5-0 out of 5 stars Great book for pre-schoolers
    My 3-year-old son really enjoys this book. The illustrations are bright, colourful and easy to understand, very well targeted to the audience. My son likes to 'try out' phrases and words in sign language, and does use them with me and his little brother. This is not a book to teach true sign language, but it is an excellent introduction for young children to the concept and basics of sign language. GREAT BOOK!

    5-0 out of 5 stars Very easy to understand
    This book is great for me because I am a beginner- it shows the letter of the alphabet and 3 words for each letter that are useful to know. It's real easy to understand and recreate the hand signs. The illustrations are great. I feel like I can use this to teach my son a few signs.

    5-0 out of 5 stars My baby loves this book
    We are signing with our 1 year old, hearing, baby. We have enjoyed "reading" this book together and learning the signs. The pictures are so clear and present situations that she understands (a baby in her crib, a dog drinking from a bowl, a girl kissing her mommy) so we can talk about them and learn the signs together. ... Read more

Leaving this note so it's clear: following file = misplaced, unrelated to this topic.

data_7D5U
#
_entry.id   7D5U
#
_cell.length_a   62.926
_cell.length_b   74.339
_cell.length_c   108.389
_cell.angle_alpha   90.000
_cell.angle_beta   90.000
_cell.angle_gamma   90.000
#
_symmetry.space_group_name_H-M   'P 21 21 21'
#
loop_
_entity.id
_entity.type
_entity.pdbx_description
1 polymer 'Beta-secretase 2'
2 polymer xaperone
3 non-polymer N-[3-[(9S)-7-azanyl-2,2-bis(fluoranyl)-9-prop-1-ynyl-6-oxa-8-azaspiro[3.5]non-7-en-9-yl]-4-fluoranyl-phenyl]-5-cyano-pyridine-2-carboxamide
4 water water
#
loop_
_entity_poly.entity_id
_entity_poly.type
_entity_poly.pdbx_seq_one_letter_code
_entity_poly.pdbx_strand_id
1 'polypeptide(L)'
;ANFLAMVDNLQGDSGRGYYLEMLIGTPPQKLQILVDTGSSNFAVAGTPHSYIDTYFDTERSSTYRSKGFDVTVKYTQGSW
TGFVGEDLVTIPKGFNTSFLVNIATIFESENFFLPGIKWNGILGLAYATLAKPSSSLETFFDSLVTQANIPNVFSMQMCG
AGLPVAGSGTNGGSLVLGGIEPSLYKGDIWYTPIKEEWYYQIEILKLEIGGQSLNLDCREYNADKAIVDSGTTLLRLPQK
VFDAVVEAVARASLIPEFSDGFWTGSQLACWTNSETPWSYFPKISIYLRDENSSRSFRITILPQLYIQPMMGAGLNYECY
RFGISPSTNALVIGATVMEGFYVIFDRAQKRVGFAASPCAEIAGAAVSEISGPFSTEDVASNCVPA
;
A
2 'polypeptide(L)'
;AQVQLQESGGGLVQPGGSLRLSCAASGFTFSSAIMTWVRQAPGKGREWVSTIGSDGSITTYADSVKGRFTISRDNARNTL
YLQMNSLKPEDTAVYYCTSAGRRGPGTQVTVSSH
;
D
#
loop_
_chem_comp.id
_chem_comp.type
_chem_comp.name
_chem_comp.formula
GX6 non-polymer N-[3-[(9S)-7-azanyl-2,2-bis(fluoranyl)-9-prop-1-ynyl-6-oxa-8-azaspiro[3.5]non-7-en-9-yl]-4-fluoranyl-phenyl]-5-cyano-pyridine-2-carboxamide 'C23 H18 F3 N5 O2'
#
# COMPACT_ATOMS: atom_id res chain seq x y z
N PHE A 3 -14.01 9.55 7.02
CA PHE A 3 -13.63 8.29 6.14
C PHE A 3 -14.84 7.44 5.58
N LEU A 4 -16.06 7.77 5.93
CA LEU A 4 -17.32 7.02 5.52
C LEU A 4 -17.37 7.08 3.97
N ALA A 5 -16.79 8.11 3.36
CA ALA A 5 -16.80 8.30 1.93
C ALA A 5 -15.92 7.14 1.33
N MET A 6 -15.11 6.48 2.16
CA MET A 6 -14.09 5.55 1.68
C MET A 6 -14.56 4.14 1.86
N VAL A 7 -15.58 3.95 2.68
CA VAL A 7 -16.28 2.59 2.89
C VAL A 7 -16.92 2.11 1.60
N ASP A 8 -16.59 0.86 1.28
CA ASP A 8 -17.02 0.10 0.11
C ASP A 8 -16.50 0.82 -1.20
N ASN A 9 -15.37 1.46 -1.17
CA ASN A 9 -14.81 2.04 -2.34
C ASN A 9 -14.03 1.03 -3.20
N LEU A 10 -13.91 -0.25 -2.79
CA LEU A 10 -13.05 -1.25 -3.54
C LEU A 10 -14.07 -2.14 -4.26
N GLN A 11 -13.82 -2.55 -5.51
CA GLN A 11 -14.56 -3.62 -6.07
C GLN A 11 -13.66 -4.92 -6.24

14. Sahara Special
    by Esme Raji Codell
    list price: $5.99
    our price: $5.39
    (price subject to change: see help)
    Asin: 0786816112
    Catlog: Book (2004-09-01)
    Publisher: Hyperion
    Sales Rank: 109204
    Average Customer Review: 4.56 out of 5 stars
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    Book Description

    Sahara Jones is going into fifth grade-again. Although she won't be "Sahara Special" anymore (special needs, that is), she doesn't expect this year to be any better than last year.Fifth grade is going to be different, though, because Sahara's class is getting a new teacher: Miss Pointy.From her eggplant-colored lipstick to the strange subjects she teaches, like "Puzzling" and "Time Travel," she is like no other teacher Sahara has ever known.With Miss Pointy's help, Sahara just might find a way to redefine special for herself. The latest chapter in her book unfolds when her mother insists that she be taken out of special Ed.So Sahara is facing fifth grade in the regular classroom, again.But why even try to do the work, Sahara wonders, if everything just winds up in the counselor's file? Enter Miss Pointy, the new fifth-grade teacher.With her eggplant-colored lipstick, and strange subjects such as "Puzzling" and "Time Travel," she's like no other teacher Sahara has ever known.Through Miss Pointy's unusual teaching, storytelling, and quiet support, Sahara finds the courage to overcome her fears and prove which file shows her true self. ... Read more

    Reviews (9)

    4-0 out of 5 stars Sahara Special